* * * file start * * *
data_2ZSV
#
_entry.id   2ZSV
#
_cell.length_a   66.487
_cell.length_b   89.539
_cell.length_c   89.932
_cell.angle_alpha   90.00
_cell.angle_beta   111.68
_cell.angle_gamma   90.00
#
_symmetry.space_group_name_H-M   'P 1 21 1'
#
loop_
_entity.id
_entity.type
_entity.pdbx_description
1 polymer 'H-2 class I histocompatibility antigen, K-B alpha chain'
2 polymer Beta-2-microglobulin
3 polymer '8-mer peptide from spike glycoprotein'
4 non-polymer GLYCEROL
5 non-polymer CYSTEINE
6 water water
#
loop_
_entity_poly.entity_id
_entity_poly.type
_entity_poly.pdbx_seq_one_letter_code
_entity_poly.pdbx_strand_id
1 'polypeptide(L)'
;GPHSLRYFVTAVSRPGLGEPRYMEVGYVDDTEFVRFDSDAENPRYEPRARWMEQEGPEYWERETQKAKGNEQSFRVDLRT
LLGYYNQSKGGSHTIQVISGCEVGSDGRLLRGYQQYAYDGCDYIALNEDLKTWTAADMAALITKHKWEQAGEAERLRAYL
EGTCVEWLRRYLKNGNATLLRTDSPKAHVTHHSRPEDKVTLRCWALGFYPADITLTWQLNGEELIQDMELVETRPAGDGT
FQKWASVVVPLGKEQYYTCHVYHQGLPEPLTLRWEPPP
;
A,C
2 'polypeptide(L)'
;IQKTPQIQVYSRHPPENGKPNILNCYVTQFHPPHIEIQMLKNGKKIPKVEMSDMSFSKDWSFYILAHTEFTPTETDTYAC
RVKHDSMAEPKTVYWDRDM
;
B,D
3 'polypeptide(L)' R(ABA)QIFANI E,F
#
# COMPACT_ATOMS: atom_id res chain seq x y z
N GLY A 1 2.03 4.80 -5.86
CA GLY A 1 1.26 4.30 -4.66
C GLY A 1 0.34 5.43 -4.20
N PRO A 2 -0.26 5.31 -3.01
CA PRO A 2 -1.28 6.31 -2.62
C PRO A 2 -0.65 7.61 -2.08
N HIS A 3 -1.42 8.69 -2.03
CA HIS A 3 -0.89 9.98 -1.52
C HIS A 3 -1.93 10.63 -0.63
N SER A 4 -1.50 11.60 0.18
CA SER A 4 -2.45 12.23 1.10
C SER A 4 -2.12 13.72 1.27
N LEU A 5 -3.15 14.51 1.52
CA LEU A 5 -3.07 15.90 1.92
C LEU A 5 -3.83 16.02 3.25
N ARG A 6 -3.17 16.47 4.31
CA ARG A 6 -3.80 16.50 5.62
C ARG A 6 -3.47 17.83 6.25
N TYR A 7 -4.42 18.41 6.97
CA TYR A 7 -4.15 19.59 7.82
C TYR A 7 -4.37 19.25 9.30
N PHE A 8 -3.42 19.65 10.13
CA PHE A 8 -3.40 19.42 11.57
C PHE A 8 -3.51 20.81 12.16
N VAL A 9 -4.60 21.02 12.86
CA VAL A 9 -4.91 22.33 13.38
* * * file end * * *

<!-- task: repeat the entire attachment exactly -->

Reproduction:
data_2ZSV
#
_entry.id   2ZSV
#
_cell.length_a   66.487
_cell.length_b   89.539
_cell.length_c   89.932
_cell.angle_alpha   90.00
_cell.angle_beta   111.68
_cell.angle_gamma   90.00
#
_symmetry.space_group_name_H-M   'P 1 21 1'
#
loop_
_entity.id
_entity.type
_entity.pdbx_description
1 polymer 'H-2 class I histocompatibility antigen, K-B alpha chain'
2 polymer Beta-2-microglobulin
3 polymer '8-mer peptide from spike glycoprotein'
4 non-polymer GLYCEROL
5 non-polymer CYSTEINE
6 water water
#
loop_
_entity_poly.entity_id
_entity_poly.type
_entity_poly.pdbx_seq_one_letter_code
_entity_poly.pdbx_strand_id
1 'polypeptide(L)'
;GPHSLRYFVTAVSRPGLGEPRYMEVGYVDDTEFVRFDSDAENPRYEPRARWMEQEGPEYWERETQKAKGNEQSFRVDLRT
LLGYYNQSKGGSHTIQVISGCEVGSDGRLLRGYQQYAYDGCDYIALNEDLKTWTAADMAALITKHKWEQAGEAERLRAYL
EGTCVEWLRRYLKNGNATLLRTDSPKAHVTHHSRPEDKVTLRCWALGFYPADITLTWQLNGEELIQDMELVETRPAGDGT
FQKWASVVVPLGKEQYYTCHVYHQGLPEPLTLRWEPPP
;
A,C
2 'polypeptide(L)'
;IQKTPQIQVYSRHPPENGKPNILNCYVTQFHPPHIEIQMLKNGKKIPKVEMSDMSFSKDWSFYILAHTEFTPTETDTYAC
RVKHDSMAEPKTVYWDRDM
;
B,D
3 'polypeptide(L)' R(ABA)QIFANI E,F
#
# COMPACT_ATOMS: atom_id res chain seq x y z
N GLY A 1 2.03 4.80 -5.86
CA GLY A 1 1.26 4.30 -4.66
C GLY A 1 0.34 5.43 -4.20
N PRO A 2 -0.26 5.31 -3.01
CA PRO A 2 -1.28 6.31 -2.62
C PRO A 2 -0.65 7.61 -2.08
N HIS A 3 -1.42 8.69 -2.03
CA HIS A 3 -0.89 9.98 -1.52
C HIS A 3 -1.93 10.63 -0.63
N SER A 4 -1.50 11.60 0.18
CA SER A 4 -2.45 12.23 1.10
C SER A 4 -2.12 13.72 1.27
N LEU A 5 -3.15 14.51 1.52
CA LEU A 5 -3.07 15.90 1.92
C LEU A 5 -3.83 16.02 3.25
N ARG A 6 -3.17 16.47 4.31
CA ARG A 6 -3.80 16.50 5.62
C ARG A 6 -3.47 17.83 6.25
N TYR A 7 -4.42 18.41 6.97
CA TYR A 7 -4.15 19.59 7.82
C TYR A 7 -4.37 19.25 9.30
N PHE A 8 -3.42 19.65 10.13
CA PHE A 8 -3.40 19.42 11.57
C PHE A 8 -3.51 20.81 12.16
N VAL A 9 -4.60 21.02 12.86
CA VAL A 9 -4.91 22.33 13.38